An insurance company client came to us with a high value Workers’ Compensation fraud case. They had great instincts and the claims department was convinced this guy was working construction jobs while on Workers’ Compensation and fraudulently claiming he was not working.
The insurance company had spent over $50,000 on surveillance trying to prove the fraud with no luck. This guy was slippery and knew how to play the system, the toughest kind of fraudster to catch. Having us look at the case was a last-ditch attempt before settling the claim. Did I mention this claim pay out was $300,000 plus what they have paid the guy throughout the 12 years they had the claim? High value was an understatement. Not to mention the disgust of knowing someone is stealing money from their employer and the insurance company and being unable to stop it.
We took on the case and after reviewing the facts of the case and the history of the claim we began the arduous task of going through 12 years of surveillance reports ranging from 20 to 50 pages long. Hundreds and hundreds of pages of details to review.
After hours of review, I found an entry that looked something like this:
1:00 pm – 2:00 pm: Claimant drove his 2015 Blue Ford F150 on numerous errands. Stops included: Walgreens, Target, No Name Motel, Walmart, McDonalds, and the Post Office then returned home. Stops were all brief and not considered work locations.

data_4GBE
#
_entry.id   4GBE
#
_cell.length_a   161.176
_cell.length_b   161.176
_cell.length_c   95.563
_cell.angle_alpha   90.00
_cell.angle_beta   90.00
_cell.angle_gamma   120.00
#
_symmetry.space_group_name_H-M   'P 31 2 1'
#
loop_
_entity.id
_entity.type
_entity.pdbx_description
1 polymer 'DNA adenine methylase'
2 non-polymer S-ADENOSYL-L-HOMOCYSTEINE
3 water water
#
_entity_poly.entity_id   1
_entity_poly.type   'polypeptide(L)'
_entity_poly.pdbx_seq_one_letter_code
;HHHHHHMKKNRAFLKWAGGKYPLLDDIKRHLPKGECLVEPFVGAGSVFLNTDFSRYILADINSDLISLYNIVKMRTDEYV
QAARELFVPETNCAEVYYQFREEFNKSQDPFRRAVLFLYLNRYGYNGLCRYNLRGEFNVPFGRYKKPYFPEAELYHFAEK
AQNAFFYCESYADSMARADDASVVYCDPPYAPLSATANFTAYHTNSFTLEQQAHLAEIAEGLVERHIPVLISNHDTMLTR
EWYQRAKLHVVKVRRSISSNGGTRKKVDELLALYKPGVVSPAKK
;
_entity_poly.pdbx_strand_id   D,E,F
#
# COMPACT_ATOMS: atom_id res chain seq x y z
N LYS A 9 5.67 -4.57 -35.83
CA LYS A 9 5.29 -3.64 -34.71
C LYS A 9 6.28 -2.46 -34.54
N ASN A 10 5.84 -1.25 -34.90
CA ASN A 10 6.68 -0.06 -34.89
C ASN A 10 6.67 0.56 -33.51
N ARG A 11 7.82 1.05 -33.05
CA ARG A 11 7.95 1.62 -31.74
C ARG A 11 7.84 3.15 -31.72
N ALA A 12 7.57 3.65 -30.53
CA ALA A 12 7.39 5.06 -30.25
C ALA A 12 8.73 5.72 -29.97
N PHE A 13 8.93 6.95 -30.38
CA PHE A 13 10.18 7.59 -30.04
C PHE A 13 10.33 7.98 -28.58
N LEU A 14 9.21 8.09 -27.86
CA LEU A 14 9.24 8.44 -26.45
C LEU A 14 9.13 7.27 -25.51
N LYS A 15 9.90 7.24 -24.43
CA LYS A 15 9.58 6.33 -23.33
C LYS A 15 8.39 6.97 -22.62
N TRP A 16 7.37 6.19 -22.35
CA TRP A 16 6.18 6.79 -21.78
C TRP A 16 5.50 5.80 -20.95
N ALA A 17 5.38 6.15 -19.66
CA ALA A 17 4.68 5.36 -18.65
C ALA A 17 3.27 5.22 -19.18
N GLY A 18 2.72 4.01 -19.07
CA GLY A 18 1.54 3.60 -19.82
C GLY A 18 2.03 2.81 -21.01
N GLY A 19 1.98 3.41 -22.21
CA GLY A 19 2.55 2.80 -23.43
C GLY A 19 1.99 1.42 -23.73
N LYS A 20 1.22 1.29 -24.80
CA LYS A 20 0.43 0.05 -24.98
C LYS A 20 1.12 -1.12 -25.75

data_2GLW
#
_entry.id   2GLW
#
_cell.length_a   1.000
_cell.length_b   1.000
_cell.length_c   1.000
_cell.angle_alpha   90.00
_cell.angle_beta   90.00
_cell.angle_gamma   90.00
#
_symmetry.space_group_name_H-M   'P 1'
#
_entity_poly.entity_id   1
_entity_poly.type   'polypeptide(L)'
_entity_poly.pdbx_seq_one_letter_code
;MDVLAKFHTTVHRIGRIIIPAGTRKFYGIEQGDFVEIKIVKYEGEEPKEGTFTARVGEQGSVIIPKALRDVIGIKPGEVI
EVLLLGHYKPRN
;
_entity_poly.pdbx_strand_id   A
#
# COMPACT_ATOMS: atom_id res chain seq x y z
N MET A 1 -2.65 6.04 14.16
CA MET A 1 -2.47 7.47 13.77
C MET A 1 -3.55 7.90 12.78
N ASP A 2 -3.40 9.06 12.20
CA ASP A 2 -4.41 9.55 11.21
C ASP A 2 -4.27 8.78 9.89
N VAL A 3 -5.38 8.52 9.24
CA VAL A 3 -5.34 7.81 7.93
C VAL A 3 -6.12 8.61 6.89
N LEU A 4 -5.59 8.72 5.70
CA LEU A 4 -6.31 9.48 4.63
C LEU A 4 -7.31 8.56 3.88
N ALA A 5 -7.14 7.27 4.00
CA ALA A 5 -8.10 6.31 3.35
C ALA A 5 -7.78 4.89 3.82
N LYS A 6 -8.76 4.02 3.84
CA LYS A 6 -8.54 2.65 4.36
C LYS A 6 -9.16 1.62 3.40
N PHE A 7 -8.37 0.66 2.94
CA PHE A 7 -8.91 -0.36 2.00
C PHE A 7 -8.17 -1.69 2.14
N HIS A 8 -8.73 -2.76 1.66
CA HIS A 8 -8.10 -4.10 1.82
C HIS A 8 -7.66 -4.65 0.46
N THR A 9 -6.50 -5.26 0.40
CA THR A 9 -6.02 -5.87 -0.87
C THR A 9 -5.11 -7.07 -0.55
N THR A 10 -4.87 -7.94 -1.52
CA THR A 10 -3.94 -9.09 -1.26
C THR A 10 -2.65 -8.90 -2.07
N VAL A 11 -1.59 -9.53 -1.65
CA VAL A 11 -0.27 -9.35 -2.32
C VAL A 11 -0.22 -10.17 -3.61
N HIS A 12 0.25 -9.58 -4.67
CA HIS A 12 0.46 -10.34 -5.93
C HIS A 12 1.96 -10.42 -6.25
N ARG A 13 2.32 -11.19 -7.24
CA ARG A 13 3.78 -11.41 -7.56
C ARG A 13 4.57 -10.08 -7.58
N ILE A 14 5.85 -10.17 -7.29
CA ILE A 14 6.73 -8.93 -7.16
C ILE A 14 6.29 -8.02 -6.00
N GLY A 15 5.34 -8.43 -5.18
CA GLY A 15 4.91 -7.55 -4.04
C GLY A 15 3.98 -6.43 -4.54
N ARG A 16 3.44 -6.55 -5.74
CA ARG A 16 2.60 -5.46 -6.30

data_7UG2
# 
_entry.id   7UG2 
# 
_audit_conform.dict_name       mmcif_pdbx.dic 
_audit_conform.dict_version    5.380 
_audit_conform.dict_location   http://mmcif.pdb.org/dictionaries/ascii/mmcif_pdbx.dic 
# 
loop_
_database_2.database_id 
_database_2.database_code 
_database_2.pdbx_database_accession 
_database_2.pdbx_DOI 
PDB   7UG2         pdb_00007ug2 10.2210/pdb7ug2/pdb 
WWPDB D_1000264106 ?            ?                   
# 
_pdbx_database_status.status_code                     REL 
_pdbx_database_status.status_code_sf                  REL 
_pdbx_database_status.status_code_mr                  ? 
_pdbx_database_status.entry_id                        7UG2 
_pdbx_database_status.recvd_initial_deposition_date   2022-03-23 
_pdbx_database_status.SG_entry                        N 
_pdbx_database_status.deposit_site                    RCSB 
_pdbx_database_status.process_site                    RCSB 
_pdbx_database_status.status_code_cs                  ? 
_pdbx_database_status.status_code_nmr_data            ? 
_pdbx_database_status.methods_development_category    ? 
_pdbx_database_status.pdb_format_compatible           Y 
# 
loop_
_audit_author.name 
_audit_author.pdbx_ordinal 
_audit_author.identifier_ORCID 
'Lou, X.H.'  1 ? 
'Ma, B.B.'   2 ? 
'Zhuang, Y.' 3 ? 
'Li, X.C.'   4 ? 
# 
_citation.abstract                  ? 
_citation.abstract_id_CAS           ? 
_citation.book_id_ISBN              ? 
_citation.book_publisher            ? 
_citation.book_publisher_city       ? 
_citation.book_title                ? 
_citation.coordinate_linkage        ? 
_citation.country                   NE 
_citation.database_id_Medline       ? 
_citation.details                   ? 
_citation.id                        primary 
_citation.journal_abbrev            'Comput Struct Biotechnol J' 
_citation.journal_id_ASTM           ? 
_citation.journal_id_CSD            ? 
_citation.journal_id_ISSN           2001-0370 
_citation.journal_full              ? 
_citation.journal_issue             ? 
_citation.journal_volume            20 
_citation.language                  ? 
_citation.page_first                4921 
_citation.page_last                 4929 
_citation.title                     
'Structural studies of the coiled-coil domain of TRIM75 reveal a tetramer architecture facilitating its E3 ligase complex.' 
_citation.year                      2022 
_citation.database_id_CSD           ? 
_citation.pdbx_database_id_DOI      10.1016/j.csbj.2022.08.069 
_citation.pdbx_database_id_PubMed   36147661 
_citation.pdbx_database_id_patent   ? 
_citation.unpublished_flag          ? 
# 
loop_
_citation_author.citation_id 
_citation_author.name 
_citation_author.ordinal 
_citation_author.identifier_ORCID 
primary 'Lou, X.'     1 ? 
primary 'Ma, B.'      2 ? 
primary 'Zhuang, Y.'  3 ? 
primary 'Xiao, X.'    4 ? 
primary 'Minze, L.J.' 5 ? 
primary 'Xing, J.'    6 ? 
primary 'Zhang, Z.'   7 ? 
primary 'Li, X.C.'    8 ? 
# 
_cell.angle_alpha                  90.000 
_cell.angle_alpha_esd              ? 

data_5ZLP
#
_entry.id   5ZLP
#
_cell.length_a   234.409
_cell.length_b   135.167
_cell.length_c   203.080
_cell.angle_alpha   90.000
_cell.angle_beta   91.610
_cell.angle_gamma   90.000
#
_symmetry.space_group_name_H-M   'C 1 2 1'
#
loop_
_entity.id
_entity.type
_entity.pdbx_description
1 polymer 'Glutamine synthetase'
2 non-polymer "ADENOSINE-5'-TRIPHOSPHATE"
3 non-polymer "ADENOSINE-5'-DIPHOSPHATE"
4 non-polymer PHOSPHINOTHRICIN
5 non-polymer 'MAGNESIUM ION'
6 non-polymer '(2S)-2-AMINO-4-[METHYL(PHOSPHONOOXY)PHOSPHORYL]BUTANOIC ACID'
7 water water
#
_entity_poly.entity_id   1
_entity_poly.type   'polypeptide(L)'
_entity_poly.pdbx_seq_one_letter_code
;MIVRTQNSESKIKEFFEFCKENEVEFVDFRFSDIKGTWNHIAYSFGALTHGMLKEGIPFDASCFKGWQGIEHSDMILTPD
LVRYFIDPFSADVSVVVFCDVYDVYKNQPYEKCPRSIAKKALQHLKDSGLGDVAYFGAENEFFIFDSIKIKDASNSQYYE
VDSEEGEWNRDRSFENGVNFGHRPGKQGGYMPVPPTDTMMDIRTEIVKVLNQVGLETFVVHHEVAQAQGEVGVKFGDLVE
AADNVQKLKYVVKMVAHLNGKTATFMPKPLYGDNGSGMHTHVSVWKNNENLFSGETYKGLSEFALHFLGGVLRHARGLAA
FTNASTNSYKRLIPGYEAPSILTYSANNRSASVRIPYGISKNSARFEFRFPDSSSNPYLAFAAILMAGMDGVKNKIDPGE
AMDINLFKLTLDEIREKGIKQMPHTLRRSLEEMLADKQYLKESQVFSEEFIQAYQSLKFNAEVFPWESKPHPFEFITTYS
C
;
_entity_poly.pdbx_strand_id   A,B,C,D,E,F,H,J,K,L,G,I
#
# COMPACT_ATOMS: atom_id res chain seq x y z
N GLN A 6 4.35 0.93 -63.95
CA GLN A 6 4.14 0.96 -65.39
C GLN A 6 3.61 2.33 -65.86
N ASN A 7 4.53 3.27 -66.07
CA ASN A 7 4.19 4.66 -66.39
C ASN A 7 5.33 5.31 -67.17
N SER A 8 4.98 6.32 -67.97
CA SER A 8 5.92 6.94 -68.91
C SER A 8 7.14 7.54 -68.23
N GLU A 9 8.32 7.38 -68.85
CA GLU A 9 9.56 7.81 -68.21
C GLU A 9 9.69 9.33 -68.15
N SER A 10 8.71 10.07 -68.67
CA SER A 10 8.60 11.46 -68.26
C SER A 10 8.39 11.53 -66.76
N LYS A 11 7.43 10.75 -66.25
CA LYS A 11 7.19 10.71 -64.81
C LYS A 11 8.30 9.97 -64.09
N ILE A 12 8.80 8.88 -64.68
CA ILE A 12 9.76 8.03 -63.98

I reread that section a few times and asked myself, why would a guy stop briefly at a mom-and-pop motel in the middle of the day? The stop didn’t seem long enough for the obvious reasons and at that point I knew we had found what we were looking for.
Another investigator and I went to the motel the next day and discretely interviewed the owner and come to find out our claimant had been doing construction and repair work for this motel for years totaling well over $40,000. The owner also told us he always paid by check and that he had referred our crooked claimant to numerous other small, mom and pop motels and provided the names.
After conducting our other interviews and compiling our report, we submitted our investigation results to the insurance company legal department and based on our work they had enough to subpoena the claimant’s bank statements, deposited checks, and full financial information and bring him before a Judge.
After a brief 8 month wait, the claimant was found to have committed Workers’ Compensation fraud and we had a client for life in that insurance company.
I love this story because not only was it a great feeling for us to bust a workers’ compensation fraudster and deliver great results for a client, but this was an excellent learning opportunity and we often use this story in training sessions.
In this case, not only did we locate the critical detail that broke the case open, but I think about that detail being in the report for us to find. Although the previous Investigator did not realize what he had at the time, he included that detail in his report. What if he had just written “the claimant conducted errands” without the locations thinking the locations didn’t matter because they were just routine? That criminal claimant would have received a check for $300,000.
Details matter in investigations.